Web Application Security

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A Web application is a software which runs on a web server and can be access with an identified URL. There is common misconception that the security is provided by the host web server or application server. While a web server or an application server can protect the environment for the web application from malware or virus, it does not block the hackers from sending malicious software through legitimated channels which includes the publicly accessible web applications that are running on top of it.

Failure to secure your web application will enable the hacker to take over the control of your web application and perform malicious actions which can cause sensitive information to be lost or/and financial loss for your users and the web application will no longer be trustworthy.

The Open Web Application Security Project(OWASP) is a non-profit global organization that is dedicated to improve software security. Below are the Top 10 Web Application Security Risks for 2010:

1. Injection
Hackers try to inject some malicious command to the interpreter, such as database, LDAP, and OS. SQL injection is the most popular one for form-based web applications.

2. Cross-Site Scripting (XSS)
Hackers insert a script as part of the input and send it to the web application. The script will be executed on the web site as the user input is evaluated as dynamic content on the page. The hacker will be able to retrieve any information of the user with script, including the session id.

3. Broken Authentication and Session Management
HTTP is stateless so the server needs to maintain state with session id. The session id is generated by the server but kept in the client browser. If the session id is reusable and the hacker can steel it from the url or the network, the hacker can then log in as a legitimate user.

4. Insecure Direct Object References
It is common that documents organized in the web server in a specific way, for example, http://yourwebsite.com/pages/194. The hacker can try out other numbers to access unauthorized content if the backend does not have the access control enforced.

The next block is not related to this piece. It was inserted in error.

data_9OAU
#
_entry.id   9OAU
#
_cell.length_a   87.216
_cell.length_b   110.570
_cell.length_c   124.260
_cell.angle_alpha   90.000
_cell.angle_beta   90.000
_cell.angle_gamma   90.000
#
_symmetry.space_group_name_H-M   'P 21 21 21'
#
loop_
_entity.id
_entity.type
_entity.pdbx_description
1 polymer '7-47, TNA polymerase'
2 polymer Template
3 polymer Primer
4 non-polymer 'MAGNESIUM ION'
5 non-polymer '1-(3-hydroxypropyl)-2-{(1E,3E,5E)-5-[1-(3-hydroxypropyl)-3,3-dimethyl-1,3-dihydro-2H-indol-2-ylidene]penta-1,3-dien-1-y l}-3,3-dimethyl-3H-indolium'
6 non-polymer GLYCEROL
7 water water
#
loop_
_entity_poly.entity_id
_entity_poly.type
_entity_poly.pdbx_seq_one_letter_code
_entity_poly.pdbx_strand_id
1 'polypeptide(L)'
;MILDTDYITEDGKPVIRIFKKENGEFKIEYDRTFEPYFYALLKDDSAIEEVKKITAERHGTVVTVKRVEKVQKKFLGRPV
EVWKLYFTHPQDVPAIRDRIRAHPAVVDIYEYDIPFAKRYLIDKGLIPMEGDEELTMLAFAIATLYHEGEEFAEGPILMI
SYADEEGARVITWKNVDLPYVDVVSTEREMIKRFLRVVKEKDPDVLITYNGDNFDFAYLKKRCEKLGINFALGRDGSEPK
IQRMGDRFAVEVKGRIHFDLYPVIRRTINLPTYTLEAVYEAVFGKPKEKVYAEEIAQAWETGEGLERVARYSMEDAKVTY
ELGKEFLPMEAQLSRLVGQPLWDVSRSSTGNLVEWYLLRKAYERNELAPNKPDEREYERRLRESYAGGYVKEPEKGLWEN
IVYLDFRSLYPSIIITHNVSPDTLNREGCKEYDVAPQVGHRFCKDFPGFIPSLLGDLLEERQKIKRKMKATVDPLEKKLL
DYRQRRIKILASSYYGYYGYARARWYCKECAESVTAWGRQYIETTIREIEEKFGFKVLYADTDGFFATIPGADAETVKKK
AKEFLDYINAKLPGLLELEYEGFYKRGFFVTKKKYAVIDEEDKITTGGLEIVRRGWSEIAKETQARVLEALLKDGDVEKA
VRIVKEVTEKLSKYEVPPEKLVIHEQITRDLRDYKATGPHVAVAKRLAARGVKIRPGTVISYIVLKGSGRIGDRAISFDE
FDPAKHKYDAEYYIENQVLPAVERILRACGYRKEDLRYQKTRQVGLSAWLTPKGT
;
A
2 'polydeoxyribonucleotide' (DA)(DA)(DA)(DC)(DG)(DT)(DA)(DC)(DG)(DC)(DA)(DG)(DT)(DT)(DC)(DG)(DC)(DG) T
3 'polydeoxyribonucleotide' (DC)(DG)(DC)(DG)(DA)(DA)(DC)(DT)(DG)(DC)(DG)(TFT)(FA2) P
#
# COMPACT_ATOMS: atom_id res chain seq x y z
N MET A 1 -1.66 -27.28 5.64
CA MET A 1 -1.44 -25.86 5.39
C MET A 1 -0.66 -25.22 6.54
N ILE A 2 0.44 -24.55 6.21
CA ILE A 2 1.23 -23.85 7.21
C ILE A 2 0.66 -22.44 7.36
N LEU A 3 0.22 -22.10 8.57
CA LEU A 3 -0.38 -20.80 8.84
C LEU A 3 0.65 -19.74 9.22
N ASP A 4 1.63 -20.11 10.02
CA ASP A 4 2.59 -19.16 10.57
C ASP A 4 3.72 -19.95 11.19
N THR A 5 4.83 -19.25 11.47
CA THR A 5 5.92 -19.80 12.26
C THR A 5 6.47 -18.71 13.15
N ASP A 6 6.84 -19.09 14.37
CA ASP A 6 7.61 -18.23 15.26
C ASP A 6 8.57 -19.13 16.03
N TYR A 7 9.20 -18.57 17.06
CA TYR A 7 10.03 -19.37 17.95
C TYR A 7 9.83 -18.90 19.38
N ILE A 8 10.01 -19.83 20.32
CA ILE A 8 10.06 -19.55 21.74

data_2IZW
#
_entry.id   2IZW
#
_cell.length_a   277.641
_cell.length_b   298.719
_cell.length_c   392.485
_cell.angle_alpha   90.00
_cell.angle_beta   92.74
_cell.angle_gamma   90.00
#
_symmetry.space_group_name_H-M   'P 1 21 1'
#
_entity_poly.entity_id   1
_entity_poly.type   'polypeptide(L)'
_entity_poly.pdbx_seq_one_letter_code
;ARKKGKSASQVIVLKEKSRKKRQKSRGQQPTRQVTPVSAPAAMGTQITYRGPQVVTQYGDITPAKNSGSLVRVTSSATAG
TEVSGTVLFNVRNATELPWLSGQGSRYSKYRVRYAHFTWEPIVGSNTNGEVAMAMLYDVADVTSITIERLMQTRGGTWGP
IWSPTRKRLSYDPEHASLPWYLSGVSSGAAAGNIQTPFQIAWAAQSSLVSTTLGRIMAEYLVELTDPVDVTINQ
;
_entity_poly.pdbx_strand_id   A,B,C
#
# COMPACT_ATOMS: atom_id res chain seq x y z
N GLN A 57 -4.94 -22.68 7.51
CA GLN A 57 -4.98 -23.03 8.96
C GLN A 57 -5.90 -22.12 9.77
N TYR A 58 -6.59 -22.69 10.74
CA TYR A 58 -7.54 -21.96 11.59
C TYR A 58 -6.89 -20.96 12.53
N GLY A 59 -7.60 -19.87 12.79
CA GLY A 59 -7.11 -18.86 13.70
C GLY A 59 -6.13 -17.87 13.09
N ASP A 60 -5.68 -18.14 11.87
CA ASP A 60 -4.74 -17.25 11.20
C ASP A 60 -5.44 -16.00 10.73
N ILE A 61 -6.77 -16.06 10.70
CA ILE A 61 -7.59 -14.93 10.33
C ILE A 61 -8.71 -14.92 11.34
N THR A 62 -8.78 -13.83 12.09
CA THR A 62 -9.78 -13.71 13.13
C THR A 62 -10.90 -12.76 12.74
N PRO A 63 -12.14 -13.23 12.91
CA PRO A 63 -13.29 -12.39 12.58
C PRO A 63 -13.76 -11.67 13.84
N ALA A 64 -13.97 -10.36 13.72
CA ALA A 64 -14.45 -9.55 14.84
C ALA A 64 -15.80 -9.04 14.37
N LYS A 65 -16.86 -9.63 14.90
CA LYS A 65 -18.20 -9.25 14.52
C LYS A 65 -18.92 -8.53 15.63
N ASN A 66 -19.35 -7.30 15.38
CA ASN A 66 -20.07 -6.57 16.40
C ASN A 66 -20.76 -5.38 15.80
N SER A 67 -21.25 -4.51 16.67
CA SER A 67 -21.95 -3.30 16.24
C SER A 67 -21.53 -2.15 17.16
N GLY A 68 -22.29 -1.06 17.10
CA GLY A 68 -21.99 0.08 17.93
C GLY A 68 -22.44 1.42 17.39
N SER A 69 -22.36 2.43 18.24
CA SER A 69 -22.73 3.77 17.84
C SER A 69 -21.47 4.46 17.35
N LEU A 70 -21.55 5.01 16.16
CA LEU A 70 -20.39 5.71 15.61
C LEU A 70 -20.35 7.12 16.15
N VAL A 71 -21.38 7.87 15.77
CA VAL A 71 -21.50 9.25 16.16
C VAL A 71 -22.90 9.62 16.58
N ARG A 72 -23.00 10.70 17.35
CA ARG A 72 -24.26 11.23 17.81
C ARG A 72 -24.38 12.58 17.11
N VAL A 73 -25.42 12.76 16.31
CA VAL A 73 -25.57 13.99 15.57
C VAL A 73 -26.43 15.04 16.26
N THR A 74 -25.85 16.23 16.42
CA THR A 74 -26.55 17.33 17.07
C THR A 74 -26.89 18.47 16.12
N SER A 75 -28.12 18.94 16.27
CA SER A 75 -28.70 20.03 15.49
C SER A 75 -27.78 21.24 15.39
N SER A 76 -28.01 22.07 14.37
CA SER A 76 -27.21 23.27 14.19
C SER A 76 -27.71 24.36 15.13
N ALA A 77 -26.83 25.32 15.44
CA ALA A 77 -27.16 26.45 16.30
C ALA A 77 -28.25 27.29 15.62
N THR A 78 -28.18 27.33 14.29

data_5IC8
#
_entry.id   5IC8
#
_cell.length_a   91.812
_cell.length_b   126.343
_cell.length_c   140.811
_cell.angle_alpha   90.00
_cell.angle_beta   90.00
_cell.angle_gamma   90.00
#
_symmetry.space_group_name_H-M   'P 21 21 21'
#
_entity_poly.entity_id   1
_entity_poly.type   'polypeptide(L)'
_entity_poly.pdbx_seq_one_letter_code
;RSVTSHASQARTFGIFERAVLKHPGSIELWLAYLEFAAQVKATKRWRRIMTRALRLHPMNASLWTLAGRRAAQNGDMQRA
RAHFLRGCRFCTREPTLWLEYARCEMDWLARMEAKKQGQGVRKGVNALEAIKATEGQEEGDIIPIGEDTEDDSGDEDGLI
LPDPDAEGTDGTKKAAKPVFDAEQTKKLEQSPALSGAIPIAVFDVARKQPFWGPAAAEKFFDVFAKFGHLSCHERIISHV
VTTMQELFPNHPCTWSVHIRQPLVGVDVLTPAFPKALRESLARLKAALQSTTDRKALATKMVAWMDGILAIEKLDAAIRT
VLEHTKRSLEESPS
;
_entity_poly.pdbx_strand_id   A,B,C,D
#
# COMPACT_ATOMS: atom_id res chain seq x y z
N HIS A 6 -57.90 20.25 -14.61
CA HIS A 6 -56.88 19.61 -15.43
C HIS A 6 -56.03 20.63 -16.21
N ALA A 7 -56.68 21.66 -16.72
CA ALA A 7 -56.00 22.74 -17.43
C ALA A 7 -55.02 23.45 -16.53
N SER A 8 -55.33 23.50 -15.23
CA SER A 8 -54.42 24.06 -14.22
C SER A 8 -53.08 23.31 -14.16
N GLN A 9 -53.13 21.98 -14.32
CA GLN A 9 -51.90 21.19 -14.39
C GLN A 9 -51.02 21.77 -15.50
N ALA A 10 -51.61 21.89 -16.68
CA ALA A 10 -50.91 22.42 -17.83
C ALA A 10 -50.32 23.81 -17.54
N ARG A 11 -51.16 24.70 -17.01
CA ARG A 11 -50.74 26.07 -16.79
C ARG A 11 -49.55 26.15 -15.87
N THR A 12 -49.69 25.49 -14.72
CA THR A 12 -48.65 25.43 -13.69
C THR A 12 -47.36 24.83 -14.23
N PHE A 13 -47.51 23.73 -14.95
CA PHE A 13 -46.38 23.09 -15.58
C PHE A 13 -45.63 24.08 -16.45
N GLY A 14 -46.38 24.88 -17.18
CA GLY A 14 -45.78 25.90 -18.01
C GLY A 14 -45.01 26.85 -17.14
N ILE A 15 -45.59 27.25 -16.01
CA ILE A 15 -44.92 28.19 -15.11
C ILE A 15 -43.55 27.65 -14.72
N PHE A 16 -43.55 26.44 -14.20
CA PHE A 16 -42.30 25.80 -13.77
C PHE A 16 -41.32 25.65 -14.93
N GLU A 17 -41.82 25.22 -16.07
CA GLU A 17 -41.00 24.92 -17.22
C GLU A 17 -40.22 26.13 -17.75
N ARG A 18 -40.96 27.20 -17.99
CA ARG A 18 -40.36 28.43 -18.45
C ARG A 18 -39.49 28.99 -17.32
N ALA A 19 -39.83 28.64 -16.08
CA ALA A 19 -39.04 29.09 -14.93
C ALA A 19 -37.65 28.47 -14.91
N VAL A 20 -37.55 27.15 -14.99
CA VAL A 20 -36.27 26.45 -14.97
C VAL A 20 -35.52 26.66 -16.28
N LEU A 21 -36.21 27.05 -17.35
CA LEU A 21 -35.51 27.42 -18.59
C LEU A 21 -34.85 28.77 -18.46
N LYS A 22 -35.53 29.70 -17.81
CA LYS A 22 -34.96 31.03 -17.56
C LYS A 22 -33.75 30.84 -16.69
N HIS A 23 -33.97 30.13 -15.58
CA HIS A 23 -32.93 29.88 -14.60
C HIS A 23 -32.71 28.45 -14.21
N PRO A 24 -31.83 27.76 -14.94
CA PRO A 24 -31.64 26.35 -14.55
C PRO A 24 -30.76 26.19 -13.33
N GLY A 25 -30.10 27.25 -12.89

5. Cross-Site Request Forgery (CSRF)
CSRF is when the attackers embed action request in the link to the legitimate website. If the user click the link and log in to the website, the hidden action will be performed on the website.

6. Security Misconfiguration
Security misconfiguration is caused by blindly applying the third party framework. When you use the third party framework, make sure you check what are included in the package and the configuration for the features provided.

7. Insecure Cryptographic Storage
If Sensitive information is not encrypted by strong encryption methods, then applications are subject to this security issue.

8. Failure to Restrict URL Access
This is similar to Insecure Direct Object References mentioned above. A security website should prohibit access to pages that the user is not authorized to access. Backend checking needs to be enforced.

9. Insufficient Transport Layer Protection
It’s recommended to use SSL transfer data between the user and the server over the Internet.

10. Invalidated Redirects and Forwards
Some websites use a parameter in the url to redirect to other pages. The hacker may be able to put his or her page or script in the url and take over the control.

Above are just the top 10 risks listed by OWASP and there are many more of the vulnerabilities that are specific to a web application. Keeping those potential risks in mind can help noticing the security issues during the software development. Here is a simple check list to improve the security of your web application.

1. Validate the user input on the front-end
Only allow legitimate characters since there are too many to be excluded. This will also protect you from the unknown attacks. The benefit for validating user input in the front end is that the user will get immediate response and save one invalid request to the server.

2. Validate user input on the server side
This is a must for security because the server is within your own environment.

3. Avoid exposing application structure or database structure
An application should catch any possible exceptions so user won’t see a page of error output on the page. Error output can expose the application or database infrastructure to hackers. Customized error messages need be on a need-to-know basis.

4. Do not trust your encryption
Encryption was a big hit and most types of encryption have been broken and the information is easy to find online. As Dr. Mark Stamp once said, it’s better not to encrypt than to use bad encryption. Use secure encryption method such as SHA-256.

6. Maintain Secure Session
Use new unique token with limited time period for each request. Clear session state information as the session expires.

7. Use post over get
Hacker may change parameters in the url to exploit other pages. It’s more secure to keep the information in the request body with post request.

8. Send information using secure protocol
Use TSL(SSL) protocol to transfer sensitive information.

9. Limit user input by giving only valid options
It’s better to give users valid options than letting users to put in the open-ended answers from both usability and security aspects.